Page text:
Elkins has always been a special place to me, despite not living here for nearly 20 years. I know that comes across as a strange sentence, but bear with me.
We have a saying in my family about me that goes “born in a blizzard, raised in the rain.” I was born in Elkins, West Virginia in the middle of a January snowstorm (much to my parents’ chagrin). All of my earliest memories are of Elkins: Walking in the children’s parade during Forest Festival dressed in my mother’s handmade costume as a dwarf from Snow White. Tasting crisp autumn apples. Visiting the City Park. Going to Walmart with my babysitter and getting excited about baked potatoes and the children’s’ book section. These early sensations and memories helped shape how I viewed the world and how it viewed me.
When I was five years old, we moved. My family relocated to Portland, Oregon and I was raised in the Pacific Northwest rain. We still kept in touch with our West Virginia family, but we were an entire country away. I sent them pictures and they sent me letters. Elkins, West Virginia seemed like an idyllic fairy tale that I only heard about in stories for a while.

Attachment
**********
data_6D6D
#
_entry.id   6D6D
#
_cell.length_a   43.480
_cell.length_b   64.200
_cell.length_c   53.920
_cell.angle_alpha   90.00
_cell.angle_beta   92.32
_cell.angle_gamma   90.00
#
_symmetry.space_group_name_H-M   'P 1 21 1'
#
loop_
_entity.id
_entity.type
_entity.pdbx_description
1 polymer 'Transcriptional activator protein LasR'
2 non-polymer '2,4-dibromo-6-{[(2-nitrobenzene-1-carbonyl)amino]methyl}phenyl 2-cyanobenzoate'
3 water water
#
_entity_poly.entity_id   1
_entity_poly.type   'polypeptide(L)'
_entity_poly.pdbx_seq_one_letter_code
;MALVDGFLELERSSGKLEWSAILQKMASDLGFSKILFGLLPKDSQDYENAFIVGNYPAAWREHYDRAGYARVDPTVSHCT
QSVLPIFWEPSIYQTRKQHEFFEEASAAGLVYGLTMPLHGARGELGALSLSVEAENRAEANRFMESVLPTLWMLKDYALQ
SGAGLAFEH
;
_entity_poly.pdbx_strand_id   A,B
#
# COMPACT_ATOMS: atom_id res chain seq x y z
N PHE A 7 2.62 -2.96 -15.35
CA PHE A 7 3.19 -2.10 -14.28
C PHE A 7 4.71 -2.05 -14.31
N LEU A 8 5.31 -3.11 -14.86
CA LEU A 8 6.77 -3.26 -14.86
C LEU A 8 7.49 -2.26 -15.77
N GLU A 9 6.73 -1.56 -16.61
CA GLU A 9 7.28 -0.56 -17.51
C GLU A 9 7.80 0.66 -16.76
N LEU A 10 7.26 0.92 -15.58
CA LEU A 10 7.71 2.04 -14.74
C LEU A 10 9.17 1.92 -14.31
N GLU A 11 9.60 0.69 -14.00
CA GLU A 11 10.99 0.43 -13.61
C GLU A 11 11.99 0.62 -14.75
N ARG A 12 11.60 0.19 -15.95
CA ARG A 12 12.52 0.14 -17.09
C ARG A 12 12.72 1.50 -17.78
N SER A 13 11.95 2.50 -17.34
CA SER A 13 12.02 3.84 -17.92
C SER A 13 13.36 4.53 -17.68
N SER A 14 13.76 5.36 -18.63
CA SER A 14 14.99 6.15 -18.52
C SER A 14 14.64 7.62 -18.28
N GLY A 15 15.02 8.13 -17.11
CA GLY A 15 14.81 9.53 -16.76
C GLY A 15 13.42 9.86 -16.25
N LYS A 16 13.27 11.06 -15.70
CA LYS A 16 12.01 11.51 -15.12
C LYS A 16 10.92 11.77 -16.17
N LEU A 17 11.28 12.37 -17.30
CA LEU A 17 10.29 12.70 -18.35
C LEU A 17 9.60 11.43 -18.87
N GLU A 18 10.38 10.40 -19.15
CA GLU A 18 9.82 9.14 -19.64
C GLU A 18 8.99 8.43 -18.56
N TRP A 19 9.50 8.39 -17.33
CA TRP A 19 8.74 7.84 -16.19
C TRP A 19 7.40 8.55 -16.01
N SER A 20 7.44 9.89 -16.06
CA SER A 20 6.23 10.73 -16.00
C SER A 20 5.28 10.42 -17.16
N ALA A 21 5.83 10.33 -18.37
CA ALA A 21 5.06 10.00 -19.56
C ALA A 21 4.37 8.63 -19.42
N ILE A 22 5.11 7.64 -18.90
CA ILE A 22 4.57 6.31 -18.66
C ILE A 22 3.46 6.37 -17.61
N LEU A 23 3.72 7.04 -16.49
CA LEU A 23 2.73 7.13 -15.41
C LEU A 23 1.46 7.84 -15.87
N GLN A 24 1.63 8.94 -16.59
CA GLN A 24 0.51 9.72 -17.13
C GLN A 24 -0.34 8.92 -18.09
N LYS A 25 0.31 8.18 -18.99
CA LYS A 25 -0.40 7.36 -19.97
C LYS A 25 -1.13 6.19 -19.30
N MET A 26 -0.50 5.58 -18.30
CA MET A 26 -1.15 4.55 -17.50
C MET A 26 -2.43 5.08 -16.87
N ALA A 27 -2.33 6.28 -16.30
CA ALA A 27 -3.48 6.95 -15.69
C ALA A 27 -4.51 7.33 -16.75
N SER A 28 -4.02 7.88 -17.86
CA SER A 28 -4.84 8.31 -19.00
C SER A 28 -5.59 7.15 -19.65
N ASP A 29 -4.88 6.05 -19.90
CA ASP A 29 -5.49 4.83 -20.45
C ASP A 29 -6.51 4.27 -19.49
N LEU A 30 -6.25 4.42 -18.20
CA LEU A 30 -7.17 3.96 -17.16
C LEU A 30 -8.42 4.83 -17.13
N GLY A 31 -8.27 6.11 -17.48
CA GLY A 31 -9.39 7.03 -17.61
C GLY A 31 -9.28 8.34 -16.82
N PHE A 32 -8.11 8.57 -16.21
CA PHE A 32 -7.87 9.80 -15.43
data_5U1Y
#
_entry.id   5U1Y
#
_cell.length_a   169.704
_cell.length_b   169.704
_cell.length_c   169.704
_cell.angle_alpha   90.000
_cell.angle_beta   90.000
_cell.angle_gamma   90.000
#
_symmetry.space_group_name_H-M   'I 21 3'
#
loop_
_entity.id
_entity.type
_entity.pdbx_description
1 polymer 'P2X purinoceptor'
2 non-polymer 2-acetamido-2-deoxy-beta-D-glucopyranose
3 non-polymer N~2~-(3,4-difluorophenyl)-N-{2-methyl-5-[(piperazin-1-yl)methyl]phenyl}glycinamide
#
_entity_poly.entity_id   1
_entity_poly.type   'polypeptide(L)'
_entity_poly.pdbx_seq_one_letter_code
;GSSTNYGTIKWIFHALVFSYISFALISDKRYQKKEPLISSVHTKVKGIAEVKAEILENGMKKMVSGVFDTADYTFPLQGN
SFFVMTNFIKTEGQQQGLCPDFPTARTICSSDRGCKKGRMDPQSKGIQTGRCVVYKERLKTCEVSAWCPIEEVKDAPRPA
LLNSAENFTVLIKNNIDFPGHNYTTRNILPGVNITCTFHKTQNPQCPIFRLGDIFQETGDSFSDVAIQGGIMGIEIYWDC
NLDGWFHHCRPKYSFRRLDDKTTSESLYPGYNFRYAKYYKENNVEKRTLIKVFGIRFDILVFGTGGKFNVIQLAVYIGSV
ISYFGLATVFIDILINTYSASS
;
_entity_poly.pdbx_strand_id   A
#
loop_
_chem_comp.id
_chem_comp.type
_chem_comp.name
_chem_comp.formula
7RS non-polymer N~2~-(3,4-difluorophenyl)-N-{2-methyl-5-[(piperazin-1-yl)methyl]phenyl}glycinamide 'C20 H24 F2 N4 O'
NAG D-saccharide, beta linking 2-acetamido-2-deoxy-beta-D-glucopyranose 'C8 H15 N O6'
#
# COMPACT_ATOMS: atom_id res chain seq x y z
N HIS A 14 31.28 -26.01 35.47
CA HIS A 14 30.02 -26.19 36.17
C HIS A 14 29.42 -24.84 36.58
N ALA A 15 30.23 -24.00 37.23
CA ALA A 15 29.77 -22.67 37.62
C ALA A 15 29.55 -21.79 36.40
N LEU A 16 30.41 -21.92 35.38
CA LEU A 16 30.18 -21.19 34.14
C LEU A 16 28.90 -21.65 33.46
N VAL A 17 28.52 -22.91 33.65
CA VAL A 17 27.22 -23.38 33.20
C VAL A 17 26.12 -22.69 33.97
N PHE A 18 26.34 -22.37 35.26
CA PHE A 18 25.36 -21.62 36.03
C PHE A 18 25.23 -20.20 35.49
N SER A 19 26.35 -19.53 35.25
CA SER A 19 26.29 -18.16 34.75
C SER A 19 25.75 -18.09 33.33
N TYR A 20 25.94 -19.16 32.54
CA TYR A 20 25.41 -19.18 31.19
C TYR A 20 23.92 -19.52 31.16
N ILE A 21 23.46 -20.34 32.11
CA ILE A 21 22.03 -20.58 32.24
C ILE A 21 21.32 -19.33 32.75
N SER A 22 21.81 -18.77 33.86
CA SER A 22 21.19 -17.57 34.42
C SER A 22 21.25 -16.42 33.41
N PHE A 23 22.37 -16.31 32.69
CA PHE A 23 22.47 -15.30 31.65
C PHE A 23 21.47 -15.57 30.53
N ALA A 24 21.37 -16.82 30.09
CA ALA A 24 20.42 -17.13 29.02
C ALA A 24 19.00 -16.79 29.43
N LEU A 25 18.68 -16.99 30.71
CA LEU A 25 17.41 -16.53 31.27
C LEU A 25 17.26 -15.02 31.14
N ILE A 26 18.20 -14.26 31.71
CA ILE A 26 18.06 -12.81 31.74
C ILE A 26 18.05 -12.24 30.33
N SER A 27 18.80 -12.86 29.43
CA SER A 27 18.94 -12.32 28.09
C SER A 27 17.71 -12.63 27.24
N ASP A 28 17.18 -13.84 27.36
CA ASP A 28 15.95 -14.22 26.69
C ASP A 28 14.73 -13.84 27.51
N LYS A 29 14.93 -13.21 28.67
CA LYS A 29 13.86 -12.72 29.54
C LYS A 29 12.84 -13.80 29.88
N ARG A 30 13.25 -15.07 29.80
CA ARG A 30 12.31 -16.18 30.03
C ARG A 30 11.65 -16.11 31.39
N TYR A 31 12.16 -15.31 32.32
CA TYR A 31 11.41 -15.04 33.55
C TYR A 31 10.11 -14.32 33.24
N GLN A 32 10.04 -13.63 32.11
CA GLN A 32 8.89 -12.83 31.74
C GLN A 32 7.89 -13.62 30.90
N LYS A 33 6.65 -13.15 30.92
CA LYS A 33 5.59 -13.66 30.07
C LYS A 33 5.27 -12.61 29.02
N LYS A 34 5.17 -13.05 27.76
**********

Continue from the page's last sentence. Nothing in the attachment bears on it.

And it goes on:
I graduated college and had been working at a wildlife refuge in rural Washington before I ever considered leaving the west coast. On a whim, I decided to move to the east coast. I never considered where fate would take me next!
While looking for jobs I poured through description after description of work related to environmental education. By chance alone I found an AmeriCorps position working with the Appalachian Forest Heritage Area that was based in Elkins. How exciting that moment was! I thought it would be a fun chance to reconnect with my roots, but it was so much more than that.
Nearly twenty years later I have been welcomed back so enthusiastically that it is almost overwhelming. The Darden Weaving Guild opened their arms to me, offering to teach me and a few friends the art of Appalachian crafts (and great baking recipes too!). My West Virginia family has told me so many new stories of when I was little, and they still have pictures of me hanging in their house. Through AmeriCorps I have been able to dress in old-fashioned clothing to help with historic events, plant red spruce trees to help revitalize the habitat, listen to music from the heart of Appalachia and so much more. Even the smallest interactions- getting directions to places, late night grocery store runs- are so filled with love and attention from Elkins residents. Elkins has a special community of people that truly care about one another.
I am young and not entirely sure where my life is headed. I think I have a similar story to many people my age- I am only beginning in my career and passions and have yet to decide my place in the world. No matter where I am headed I know that Elkins and its people will always be a place I can come home to.